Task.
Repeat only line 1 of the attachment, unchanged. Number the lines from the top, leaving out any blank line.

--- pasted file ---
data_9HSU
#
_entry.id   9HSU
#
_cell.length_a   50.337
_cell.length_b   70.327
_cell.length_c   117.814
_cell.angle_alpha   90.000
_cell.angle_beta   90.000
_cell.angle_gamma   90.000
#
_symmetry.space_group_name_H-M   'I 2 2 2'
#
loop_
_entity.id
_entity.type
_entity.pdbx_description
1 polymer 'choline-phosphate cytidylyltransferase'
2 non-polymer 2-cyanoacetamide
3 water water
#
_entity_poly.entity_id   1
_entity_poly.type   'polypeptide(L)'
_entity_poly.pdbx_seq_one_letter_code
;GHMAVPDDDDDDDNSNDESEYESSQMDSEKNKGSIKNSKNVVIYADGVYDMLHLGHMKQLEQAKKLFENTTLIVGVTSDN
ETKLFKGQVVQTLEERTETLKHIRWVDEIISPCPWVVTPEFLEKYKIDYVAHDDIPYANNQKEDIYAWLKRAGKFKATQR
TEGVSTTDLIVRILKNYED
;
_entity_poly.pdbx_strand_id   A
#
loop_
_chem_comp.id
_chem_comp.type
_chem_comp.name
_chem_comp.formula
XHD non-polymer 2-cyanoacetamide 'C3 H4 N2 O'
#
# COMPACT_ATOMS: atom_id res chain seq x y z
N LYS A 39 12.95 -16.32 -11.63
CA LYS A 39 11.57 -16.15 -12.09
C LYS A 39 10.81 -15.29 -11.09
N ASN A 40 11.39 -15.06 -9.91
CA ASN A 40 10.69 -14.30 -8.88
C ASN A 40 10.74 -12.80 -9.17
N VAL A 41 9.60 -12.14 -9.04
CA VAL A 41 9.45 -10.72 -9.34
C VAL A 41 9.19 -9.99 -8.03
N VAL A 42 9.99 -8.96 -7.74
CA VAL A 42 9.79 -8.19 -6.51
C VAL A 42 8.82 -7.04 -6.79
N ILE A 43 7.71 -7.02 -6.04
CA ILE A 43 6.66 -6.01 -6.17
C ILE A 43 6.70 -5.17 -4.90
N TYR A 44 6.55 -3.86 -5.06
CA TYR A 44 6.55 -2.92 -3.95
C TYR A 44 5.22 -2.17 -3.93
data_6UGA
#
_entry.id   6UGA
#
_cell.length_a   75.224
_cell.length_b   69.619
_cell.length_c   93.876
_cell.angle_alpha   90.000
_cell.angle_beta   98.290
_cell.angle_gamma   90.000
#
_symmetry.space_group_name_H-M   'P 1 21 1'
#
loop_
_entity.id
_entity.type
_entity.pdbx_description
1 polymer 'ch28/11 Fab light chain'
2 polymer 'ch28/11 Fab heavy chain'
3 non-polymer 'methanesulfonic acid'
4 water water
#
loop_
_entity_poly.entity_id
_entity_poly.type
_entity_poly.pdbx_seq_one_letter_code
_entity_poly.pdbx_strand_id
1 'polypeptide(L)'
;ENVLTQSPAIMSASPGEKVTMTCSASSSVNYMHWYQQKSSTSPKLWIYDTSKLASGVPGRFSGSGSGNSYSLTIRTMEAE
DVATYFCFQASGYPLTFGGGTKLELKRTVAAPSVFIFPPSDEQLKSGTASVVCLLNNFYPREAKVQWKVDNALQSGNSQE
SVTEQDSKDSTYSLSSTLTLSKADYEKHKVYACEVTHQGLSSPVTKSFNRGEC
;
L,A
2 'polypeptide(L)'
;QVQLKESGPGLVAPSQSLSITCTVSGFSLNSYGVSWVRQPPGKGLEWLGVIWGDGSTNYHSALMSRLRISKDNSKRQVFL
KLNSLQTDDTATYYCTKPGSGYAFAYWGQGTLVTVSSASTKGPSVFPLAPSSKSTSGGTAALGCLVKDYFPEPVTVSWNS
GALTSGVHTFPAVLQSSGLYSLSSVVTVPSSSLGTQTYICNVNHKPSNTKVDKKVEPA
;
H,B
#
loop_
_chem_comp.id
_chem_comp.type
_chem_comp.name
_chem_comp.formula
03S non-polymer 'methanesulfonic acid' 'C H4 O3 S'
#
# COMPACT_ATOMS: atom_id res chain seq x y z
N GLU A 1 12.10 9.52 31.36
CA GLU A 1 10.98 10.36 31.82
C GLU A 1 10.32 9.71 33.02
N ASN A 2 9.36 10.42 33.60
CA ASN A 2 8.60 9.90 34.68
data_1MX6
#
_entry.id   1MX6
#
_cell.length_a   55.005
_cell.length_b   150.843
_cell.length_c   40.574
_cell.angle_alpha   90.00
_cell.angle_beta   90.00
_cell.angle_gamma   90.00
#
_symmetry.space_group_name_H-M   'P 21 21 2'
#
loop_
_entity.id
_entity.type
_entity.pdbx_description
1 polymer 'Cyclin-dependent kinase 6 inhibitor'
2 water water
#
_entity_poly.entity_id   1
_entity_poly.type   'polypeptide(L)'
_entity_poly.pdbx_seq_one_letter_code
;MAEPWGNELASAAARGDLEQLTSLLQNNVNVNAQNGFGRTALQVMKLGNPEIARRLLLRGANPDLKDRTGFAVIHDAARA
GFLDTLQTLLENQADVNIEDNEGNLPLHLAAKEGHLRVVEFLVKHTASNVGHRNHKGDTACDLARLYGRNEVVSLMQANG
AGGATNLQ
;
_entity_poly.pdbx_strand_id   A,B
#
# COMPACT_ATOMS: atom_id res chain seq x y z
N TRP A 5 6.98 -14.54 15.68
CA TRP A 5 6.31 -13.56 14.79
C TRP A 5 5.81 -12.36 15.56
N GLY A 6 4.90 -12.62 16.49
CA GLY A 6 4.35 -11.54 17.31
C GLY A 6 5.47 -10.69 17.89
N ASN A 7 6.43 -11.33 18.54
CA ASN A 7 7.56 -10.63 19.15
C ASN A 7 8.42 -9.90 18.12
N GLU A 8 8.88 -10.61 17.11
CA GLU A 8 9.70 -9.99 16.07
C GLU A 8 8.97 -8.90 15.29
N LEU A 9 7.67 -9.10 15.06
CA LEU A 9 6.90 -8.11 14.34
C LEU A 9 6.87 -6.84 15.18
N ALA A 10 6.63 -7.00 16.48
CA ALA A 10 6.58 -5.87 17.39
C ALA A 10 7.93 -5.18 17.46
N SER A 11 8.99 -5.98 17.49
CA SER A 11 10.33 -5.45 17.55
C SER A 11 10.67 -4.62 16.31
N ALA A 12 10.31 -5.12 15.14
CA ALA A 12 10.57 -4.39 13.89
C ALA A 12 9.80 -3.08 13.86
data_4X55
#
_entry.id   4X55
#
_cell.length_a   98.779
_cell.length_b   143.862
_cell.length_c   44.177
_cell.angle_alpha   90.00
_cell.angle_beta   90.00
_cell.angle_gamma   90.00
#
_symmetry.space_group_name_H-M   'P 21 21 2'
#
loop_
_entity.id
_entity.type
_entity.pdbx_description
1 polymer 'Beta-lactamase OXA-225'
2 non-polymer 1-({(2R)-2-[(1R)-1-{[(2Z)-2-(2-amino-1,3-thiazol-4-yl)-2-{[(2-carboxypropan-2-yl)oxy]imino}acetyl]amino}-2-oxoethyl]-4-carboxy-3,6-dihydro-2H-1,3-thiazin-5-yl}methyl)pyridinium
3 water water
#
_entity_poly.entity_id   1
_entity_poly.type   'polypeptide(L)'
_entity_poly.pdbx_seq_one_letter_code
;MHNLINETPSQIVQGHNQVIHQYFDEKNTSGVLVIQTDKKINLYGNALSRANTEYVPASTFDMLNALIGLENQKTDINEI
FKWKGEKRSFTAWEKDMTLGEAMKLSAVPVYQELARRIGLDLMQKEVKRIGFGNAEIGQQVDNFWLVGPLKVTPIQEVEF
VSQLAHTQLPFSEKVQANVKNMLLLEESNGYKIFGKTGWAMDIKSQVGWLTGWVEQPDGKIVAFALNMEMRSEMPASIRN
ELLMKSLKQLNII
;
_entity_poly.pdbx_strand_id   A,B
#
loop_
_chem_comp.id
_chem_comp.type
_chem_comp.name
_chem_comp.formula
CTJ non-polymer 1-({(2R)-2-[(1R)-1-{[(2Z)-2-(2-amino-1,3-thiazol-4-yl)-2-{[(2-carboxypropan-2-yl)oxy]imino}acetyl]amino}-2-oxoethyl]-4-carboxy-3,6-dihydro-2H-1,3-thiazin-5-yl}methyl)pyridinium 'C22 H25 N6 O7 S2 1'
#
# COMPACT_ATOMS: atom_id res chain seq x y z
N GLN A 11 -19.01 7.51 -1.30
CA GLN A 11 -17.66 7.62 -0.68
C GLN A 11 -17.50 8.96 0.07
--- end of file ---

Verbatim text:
data_9HSU